Alan Goldstein: Internet music industry is in search of business model

Wednesday, July 26th 2000, 12:00 am
By: News On 6

There's a scramble on to find a business model that works for selling music that's downloaded from the Internet.

Dallas billionaire Mark Cuban, who co-founded, said last week that he's going to launch a subscription-based service in partnership with a major radio group.

The big recording labels are finally getting on the Internet, too.

In a partnership with Microsoft Corp., EMI Recorded Music started selling 100 full-length albums this month that are downloadable through Web retailers, at prices comparable to those charged for compact discs.

All the activity is in response to Napster Inc., which operates a free service on the Internet that now claims 20 million customers.

Using Napster software, music fans can trade songs stored in the MP3 format, a compression standard to convert music on CDs into data that can be shipped back and forth across the Internet. Because the files are digital, every copy is as good as the original.

So what's wrong with Napster?

Not much, from the consumer's point of view. Napster brings a new level of instant gratification to music listening.

Had it been around when I was in college, we would've been a lot more efficient collecting recordings of Grateful Dead concerts. It seems there's no need to run those cassette decks all night anymore.

And it's not just for kids.

This week, I went searching for some of the songs that have been in my head since I started watching HBO's The Sopranos, like Alabama 3's "Woke up this Morning," Andrea Bocelli's "Con Te Partiro" and Frank Sinatra's "It was a Very Good Year." They're all there, and it won't cost you a cent to download and play them.

Of course, that's the problem the recording industry and a number of prominent musicians have with Napster.

They want to get paid for their work, as they should, and they're looking to enforce their rights through the legal system.

On Wednesday, the Recording Industry Association of America, representing all the big record labels, is expected to ask a federal judge in San Francisco to shut down the service, alleging that it violates copyright laws.

Many legal experts believe that vigorous enforcement is the key to managing copyrights in the digital age.

"The law is out there, and it's a matter of tracking people down," said John Patton, an attorney with Hughes & Luce in Dallas. "I think the statute works."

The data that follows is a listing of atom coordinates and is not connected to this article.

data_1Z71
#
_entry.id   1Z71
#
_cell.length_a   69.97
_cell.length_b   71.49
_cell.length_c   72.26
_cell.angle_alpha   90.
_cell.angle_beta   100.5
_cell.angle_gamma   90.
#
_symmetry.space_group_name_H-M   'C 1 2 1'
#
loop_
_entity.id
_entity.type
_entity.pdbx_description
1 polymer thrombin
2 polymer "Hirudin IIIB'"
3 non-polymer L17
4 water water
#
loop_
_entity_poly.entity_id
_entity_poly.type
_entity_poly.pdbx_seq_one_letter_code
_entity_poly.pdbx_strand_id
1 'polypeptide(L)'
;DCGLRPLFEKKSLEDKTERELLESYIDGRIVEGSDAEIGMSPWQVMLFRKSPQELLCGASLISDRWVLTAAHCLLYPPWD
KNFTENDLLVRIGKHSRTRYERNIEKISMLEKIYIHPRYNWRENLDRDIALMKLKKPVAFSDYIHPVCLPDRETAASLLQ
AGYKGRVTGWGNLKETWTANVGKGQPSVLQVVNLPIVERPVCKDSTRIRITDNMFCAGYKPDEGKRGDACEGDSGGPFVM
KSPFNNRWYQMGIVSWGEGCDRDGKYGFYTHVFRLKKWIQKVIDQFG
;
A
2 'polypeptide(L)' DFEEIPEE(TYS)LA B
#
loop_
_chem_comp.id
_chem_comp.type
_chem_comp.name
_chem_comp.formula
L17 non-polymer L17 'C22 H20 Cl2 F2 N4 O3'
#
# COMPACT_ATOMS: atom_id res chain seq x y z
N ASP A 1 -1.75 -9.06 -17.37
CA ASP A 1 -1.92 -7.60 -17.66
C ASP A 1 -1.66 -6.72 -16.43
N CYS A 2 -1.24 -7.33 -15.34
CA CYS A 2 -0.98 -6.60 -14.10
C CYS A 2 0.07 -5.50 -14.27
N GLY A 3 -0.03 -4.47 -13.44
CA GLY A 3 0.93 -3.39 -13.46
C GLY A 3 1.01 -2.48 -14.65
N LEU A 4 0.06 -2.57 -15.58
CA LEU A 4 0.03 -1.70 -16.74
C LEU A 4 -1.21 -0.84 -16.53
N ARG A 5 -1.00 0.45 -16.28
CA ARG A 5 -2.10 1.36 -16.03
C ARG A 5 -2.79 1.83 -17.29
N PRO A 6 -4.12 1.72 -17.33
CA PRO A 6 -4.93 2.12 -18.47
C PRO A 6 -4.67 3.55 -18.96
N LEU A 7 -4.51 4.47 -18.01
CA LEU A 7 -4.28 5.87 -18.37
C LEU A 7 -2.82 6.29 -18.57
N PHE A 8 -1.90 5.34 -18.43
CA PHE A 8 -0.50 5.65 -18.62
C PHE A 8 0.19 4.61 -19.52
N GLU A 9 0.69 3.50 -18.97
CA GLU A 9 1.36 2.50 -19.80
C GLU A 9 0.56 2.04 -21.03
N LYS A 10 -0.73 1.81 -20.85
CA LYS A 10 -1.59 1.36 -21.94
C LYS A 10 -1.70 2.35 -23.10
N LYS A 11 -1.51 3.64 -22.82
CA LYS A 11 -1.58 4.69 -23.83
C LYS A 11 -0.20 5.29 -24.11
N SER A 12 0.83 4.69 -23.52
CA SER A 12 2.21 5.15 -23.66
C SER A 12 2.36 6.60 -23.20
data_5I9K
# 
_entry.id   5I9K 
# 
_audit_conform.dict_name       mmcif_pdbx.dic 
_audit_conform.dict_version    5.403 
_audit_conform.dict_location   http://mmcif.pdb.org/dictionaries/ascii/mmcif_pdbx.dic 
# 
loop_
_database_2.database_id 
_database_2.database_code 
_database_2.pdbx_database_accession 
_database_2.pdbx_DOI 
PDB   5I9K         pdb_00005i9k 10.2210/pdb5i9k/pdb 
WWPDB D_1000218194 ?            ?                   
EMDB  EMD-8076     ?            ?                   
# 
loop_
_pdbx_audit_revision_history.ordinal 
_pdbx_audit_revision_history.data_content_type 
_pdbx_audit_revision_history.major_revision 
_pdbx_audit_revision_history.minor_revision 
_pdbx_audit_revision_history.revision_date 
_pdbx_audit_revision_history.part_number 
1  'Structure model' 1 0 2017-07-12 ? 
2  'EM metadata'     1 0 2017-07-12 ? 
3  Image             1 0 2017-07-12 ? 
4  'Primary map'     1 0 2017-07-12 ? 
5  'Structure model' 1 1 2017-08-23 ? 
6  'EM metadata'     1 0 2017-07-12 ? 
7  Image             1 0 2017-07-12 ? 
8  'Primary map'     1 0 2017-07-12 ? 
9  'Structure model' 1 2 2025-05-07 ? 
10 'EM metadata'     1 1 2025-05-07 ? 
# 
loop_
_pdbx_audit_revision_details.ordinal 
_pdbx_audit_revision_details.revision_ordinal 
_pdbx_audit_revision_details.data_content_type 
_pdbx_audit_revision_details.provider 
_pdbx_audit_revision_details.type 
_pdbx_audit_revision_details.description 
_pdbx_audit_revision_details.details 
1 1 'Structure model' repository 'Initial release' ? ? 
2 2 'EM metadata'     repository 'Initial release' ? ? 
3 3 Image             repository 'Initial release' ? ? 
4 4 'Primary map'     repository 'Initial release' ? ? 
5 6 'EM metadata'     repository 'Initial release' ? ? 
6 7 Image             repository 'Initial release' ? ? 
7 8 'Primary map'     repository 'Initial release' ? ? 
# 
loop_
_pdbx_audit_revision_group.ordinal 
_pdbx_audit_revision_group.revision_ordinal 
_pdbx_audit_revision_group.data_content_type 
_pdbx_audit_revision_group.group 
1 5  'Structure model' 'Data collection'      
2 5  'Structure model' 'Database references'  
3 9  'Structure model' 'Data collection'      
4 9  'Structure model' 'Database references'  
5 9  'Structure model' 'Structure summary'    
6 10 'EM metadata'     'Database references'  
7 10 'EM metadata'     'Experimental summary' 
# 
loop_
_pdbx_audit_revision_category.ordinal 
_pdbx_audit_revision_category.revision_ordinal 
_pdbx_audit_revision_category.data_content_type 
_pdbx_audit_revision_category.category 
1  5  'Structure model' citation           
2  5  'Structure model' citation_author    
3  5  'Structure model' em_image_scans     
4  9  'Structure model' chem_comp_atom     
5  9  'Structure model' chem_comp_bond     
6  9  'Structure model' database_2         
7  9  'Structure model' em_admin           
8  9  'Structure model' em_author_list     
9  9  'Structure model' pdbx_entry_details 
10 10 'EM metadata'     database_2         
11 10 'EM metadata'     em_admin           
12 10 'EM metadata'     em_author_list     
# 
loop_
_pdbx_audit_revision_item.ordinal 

Yet it's also entirely possible that we are now undergoing a temporary period of instability, for an industry about to be restructured in profound ways.

Even if the recording studios prevail against Napster, the Hollywood giants still could be forced into irrelevancy if artists become more savvy about selling music directly to consumers.

Already, author Stephen King has been causing a stir in the book business by self-publishing his latest thriller, The Plant, over the Internet in electronic installments.

Some people believe that Hollywood has always seen new technology as a threat. In 1908, the music industry went to the U.S. Supreme Court, unsuccessfully, to argue that player-piano rolls violated its copyrights.

More of us remember when the studios went to the high court in the early 1980s, arguing that the Sony Betamax video-cassette recorder should be banned.

Yet in the end, Hollywood has always ended up making a lot more money from every new technology.

Some evidence is rising to suggest that Napster could have the same effect.

Jupiter Communications, a New York-based market research firm, has reported that users of networked music-sharing technologies, such as Napster, are 45 percent more likely to have increased their overall music purchasing than nonusers.

The consumer survey, which was controlled for key music-purchasing factors – such as age, existing spending level, income and gender – "still found that Napster usage is one of the strongest determinants of increased music buying," said Aram Sinnreich, an analyst with Jupiter.

Meanwhile, lots of companies are waiting in the wings with technology to support payment systems for music on the Internet.

On Tuesday, the management team of Dreamstreamer, which has developed authentication and payment technology based on a small key that fits in a personal computer's USB port, was camped out in a conference room at a hotel in Addison. Executives for the San Diego start-up are on a national tour to visit with potential business partners, and they offered me the first public glimpse of where they're headed.

It's a lot like the way we pay for cable and satellite TV. In fact, the executives come out of those industries, where fair compensation systems were established years ago. They think they can do the same thing for the Internet.

"Napster's great for consumers, but in the back of everyone's minds, they know it's not the way to go," said Michiel de Bruijn, chief technology officer for Dreamstreamer.

The software industry has long battled piracy with a combination of technology and legal enforcement, he said, and there's no reason to expect that the same thing won't happen eventually with Internet content.

Technology editor Alan Goldstein writes about the Internet and electronic commerce for The Dallas Morning News. His e-mail address is